Archive for the 'Youth suicide' Category

Warning signs of suicide

Wednesday, November 2nd, 2011

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For 24 hour telephone crisis support, phone Lifeline: 13 11 14

By Spencer D Gear

In my 34 years as a youth, family and general counsellor (retired in January 2011), among the most difficult counselling sessions I have had, have been with those parents who have come for counselling after the suicide death of one of their children. Before my retirement, I worked 17 years straight in youth, family, gambling and marriage counselling.

I urge all to do everything they can to recognise the warning signs of suicide and to intervene before this tragedy happens. This is one of the few times I broke confidentiality in counselling, when someone told me that there was a person thinking of suicide. I began all new counselling sessions with this statement: “What you say here, stays here. However, you need to know that I will break confidentiality under two circumstances: (1) If a person is speaking of suicide, and (2) If children are being abused or neglected. In my many years of professional counselling for counselling agencies, I had to do this on a few occasions.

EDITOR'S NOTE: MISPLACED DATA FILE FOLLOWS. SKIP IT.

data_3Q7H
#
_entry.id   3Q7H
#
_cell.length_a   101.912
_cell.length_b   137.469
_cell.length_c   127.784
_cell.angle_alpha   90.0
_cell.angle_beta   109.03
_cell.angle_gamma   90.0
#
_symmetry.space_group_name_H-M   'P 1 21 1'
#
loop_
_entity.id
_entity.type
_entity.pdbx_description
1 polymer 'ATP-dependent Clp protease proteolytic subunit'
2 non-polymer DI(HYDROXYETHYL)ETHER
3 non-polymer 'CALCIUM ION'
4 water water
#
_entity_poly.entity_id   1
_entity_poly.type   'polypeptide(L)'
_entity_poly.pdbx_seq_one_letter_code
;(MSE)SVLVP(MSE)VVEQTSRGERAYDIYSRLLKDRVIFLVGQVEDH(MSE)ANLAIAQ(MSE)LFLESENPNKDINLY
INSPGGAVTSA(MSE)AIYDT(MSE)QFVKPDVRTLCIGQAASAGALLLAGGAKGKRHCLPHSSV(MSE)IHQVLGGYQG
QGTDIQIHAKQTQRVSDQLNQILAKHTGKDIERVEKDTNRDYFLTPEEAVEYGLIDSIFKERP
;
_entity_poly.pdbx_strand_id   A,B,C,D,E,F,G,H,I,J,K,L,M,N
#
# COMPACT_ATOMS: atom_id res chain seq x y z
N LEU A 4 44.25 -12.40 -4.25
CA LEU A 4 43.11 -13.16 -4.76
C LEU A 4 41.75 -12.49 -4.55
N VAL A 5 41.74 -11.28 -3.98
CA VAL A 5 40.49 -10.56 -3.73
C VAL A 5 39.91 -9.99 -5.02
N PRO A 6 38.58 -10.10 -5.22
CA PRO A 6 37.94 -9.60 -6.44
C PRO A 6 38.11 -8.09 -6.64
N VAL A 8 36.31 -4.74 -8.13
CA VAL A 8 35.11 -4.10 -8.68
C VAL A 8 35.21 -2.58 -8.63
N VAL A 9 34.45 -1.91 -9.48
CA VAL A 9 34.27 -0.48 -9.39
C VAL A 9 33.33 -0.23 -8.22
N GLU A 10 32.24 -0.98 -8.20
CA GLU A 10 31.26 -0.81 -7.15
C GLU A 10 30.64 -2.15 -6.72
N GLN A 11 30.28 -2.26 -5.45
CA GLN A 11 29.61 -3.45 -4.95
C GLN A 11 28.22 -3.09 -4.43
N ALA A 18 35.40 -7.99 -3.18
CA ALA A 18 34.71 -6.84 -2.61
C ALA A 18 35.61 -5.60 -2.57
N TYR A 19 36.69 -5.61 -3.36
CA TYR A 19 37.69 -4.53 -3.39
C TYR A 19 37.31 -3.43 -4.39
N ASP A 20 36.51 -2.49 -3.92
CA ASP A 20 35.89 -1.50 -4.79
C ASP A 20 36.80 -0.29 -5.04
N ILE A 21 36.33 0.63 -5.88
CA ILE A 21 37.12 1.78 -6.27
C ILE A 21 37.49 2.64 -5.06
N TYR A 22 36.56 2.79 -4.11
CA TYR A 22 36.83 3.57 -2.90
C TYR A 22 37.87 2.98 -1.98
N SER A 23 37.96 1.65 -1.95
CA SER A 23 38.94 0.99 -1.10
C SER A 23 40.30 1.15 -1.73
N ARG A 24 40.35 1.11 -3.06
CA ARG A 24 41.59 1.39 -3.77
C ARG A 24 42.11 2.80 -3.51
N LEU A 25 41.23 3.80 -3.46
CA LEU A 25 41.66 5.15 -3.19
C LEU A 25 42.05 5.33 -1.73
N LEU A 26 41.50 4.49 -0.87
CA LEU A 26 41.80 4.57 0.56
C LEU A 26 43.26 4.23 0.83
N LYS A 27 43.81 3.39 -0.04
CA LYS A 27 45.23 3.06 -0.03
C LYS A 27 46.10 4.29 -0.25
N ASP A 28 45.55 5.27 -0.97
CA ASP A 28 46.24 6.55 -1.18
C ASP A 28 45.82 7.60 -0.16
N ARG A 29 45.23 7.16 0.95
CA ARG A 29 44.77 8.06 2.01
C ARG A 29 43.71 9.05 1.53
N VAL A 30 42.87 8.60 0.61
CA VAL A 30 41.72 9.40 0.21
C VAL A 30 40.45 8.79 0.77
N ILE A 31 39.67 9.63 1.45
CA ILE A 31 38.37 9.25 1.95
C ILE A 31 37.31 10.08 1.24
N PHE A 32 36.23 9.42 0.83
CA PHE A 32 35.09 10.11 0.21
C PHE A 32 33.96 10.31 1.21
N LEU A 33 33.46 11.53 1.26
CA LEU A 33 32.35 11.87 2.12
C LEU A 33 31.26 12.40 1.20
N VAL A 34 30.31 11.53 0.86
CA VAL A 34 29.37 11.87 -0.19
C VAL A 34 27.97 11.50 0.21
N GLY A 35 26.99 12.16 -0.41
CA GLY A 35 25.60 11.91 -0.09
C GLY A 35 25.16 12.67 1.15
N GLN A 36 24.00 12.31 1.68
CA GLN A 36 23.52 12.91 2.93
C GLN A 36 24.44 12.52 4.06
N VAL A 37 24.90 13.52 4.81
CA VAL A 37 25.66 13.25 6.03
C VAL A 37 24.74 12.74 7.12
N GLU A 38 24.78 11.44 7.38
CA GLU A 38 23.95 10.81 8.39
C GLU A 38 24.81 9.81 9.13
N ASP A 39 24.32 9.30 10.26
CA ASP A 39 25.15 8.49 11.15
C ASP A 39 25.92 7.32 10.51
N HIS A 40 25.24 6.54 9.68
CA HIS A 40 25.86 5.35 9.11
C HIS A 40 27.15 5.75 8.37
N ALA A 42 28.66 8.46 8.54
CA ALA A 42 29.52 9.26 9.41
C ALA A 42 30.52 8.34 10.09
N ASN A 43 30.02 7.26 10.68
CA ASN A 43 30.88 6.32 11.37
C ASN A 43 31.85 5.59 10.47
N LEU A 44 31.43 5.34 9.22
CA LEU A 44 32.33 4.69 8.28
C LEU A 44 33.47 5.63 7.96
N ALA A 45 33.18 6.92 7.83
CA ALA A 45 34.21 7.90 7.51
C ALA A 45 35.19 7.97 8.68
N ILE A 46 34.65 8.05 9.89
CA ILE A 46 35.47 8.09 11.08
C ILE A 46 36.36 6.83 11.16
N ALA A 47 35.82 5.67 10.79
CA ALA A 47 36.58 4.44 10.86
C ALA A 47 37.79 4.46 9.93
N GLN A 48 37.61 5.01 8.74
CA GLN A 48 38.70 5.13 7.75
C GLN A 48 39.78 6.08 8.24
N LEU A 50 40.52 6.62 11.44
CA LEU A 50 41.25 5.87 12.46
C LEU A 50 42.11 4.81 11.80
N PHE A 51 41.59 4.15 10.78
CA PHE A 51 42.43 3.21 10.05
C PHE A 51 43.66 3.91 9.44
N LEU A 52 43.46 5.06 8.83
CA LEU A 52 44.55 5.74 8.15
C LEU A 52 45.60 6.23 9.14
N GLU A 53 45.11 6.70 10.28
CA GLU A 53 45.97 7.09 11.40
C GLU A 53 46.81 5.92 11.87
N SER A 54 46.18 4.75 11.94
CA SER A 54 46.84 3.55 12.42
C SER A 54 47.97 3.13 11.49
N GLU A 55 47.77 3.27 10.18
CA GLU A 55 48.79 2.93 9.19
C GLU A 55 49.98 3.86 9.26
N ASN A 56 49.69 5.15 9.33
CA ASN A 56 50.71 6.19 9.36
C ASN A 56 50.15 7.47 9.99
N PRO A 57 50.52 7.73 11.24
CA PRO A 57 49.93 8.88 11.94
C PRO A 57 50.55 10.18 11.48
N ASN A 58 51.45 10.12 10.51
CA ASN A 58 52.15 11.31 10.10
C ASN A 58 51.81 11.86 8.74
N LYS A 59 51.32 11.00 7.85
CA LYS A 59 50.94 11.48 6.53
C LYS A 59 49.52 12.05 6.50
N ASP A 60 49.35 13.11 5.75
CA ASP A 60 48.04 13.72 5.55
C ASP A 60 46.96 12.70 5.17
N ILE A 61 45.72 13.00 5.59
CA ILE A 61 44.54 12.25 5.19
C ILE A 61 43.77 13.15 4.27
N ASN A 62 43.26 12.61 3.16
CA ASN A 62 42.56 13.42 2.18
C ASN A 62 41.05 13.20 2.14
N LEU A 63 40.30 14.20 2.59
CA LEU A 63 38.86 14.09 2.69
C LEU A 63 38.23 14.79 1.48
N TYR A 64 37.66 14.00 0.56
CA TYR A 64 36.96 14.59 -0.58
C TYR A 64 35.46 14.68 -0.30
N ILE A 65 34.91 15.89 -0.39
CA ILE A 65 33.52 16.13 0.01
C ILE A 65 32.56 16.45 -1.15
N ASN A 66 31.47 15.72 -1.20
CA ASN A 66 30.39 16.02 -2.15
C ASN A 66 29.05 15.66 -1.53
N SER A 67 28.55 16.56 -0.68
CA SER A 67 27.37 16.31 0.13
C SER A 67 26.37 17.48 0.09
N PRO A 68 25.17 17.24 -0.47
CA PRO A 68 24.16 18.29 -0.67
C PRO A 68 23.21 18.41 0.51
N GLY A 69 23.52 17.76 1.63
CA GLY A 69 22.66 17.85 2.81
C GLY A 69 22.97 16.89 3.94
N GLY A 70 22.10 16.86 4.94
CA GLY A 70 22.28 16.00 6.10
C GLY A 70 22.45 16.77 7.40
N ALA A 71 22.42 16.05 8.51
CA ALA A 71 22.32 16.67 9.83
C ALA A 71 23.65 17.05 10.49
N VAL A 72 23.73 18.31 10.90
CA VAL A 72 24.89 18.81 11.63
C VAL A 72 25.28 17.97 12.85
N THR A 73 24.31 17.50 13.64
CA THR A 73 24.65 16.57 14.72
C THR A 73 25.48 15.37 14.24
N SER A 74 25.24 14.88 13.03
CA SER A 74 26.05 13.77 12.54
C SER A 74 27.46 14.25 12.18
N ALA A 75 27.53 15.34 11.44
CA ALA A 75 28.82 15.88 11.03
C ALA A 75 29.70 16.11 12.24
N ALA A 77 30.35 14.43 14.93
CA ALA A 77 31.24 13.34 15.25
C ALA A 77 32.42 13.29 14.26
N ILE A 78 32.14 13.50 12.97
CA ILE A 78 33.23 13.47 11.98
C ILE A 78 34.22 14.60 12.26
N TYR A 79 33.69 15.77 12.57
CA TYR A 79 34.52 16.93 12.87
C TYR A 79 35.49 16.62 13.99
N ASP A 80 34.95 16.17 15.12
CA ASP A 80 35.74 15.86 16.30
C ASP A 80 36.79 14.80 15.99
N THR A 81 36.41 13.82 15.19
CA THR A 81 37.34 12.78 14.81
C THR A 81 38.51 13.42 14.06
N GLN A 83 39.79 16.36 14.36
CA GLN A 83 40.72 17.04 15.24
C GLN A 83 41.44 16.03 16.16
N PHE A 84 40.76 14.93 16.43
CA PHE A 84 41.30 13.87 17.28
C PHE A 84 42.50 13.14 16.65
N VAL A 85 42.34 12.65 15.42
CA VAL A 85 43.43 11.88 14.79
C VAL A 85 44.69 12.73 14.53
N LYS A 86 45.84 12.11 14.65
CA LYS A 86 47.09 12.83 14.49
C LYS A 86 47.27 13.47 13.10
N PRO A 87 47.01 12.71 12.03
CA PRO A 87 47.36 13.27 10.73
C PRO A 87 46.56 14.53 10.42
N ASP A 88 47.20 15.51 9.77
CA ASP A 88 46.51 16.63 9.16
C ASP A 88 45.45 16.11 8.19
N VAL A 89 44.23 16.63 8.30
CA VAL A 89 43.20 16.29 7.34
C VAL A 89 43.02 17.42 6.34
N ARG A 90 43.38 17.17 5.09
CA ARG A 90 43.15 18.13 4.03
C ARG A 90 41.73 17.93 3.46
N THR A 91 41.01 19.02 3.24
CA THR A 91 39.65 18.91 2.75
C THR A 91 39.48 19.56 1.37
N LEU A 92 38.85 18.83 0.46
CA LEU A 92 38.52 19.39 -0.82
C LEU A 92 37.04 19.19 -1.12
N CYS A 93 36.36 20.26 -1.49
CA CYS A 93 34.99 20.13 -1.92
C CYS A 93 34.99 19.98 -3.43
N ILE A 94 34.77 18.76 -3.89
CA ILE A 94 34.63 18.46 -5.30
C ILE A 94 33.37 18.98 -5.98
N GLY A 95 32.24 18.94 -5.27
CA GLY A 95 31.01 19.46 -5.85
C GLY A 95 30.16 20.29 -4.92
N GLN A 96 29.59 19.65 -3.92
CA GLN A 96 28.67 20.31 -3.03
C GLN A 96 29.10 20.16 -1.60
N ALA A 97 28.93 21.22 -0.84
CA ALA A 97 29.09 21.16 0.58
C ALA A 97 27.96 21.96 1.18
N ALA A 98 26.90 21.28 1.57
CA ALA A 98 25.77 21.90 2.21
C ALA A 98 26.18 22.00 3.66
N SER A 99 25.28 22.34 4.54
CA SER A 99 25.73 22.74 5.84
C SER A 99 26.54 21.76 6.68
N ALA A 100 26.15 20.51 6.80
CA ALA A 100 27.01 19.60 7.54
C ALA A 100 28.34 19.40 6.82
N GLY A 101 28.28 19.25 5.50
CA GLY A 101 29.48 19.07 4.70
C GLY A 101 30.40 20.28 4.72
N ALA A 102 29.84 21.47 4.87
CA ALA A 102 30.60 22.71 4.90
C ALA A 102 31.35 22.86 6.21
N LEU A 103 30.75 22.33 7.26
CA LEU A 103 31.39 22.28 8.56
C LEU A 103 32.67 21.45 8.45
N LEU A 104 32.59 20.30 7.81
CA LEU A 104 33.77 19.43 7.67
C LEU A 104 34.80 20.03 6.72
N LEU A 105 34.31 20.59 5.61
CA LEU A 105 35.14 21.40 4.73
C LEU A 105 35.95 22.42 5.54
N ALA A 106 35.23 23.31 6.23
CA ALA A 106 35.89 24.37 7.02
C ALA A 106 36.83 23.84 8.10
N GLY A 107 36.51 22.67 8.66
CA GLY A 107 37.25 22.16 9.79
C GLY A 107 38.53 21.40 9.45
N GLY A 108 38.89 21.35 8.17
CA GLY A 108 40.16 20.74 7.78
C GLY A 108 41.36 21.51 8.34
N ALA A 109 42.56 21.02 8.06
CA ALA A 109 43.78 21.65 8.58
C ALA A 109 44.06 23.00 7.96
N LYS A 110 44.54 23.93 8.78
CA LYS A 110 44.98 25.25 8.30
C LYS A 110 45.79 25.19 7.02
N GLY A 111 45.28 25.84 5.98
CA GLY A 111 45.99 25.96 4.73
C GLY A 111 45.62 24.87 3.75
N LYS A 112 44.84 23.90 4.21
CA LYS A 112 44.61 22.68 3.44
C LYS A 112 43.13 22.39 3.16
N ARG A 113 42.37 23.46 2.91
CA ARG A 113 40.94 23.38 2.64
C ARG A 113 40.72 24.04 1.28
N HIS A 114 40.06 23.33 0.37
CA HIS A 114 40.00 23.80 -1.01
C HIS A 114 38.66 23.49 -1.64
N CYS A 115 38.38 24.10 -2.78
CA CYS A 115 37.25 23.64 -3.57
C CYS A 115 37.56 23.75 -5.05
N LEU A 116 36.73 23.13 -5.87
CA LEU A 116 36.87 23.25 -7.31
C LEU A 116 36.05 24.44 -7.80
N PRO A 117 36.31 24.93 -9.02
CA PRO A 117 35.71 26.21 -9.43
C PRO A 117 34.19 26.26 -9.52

So, what are the warning signs for someone thinking of suicide?

The San Francisco Suicide Prevention project has given these helpful warning signs of suicide risk.

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Warning Signs

Recognize the Signs Of Possible Suicide Risk

While some people suicide without warning, here are some warning signs a person may be at risk of suicide.

  • Talk about Killing Themselves:
    This might seem obvious, but is often ignored. Some people that are considering suicide may talk about suicide or the methods they might use to kill themselves just before their attempt.
  • Talking About Dying:
    People who are suicidal often talk about death a lot. This could also come out in art, journaling or other ways of expression.
  • Saying Goodbye:
    People who are suicidal often say good-bye in strange ways. They might talk in terms of “not seeing me around anymore” or “no one would notice if I never came back”. They are hinting in the hopes that someone will stop them.
  • Tying Up Loose Ends: